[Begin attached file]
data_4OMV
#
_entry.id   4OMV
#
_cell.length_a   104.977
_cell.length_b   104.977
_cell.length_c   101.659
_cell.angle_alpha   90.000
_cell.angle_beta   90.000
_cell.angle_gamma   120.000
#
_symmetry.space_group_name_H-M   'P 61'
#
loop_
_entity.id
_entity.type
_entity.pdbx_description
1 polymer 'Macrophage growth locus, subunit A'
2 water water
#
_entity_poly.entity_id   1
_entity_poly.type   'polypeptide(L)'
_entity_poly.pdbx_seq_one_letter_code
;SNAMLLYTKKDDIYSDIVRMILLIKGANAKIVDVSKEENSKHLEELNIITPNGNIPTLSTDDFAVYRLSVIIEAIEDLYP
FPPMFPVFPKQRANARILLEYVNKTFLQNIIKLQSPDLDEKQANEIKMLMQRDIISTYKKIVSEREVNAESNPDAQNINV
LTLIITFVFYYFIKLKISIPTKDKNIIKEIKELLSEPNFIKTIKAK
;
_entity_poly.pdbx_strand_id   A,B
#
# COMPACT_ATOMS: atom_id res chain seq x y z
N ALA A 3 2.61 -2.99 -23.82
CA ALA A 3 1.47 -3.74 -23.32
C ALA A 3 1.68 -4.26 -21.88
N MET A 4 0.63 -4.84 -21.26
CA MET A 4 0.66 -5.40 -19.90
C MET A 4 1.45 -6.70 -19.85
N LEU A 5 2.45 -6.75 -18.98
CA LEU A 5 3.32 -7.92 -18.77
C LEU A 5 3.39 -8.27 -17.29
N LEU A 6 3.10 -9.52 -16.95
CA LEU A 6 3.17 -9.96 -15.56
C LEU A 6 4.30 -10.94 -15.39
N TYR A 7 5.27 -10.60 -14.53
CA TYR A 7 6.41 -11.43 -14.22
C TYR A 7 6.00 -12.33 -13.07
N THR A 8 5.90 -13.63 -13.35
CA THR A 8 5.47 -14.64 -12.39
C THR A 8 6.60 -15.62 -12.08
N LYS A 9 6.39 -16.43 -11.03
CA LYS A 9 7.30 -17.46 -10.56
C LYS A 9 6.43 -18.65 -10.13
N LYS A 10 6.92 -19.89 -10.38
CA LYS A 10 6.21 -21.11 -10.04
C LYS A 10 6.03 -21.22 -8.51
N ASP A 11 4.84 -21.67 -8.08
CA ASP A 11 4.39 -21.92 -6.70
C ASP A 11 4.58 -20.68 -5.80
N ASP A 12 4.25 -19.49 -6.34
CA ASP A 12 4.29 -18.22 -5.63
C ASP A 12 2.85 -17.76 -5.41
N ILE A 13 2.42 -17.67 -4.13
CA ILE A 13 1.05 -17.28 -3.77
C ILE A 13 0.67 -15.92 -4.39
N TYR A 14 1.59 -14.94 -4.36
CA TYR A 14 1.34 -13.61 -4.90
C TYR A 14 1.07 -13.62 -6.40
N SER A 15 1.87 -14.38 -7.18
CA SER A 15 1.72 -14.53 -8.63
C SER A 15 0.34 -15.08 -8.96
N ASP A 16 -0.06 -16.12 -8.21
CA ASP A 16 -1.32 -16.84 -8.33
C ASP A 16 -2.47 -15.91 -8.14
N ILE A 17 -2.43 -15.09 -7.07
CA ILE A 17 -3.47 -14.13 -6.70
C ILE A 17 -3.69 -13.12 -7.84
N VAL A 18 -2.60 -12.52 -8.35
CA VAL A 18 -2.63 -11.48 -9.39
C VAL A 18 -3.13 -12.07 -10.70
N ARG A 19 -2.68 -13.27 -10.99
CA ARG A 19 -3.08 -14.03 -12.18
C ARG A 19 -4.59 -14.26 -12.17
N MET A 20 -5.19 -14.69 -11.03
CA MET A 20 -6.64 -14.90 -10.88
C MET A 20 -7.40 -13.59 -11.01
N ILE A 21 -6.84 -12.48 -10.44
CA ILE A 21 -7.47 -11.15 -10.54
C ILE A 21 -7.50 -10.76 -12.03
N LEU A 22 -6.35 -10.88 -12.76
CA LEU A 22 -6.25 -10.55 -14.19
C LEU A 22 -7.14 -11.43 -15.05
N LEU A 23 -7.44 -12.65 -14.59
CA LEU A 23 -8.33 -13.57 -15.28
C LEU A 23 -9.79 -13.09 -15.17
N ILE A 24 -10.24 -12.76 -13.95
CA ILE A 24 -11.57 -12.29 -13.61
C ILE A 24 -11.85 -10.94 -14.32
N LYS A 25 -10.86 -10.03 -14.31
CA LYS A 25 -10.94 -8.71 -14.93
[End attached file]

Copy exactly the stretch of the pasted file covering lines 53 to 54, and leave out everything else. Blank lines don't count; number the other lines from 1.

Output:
CA LYS A 10 6.21 -21.11 -10.04
C LYS A 10 6.03 -21.22 -8.51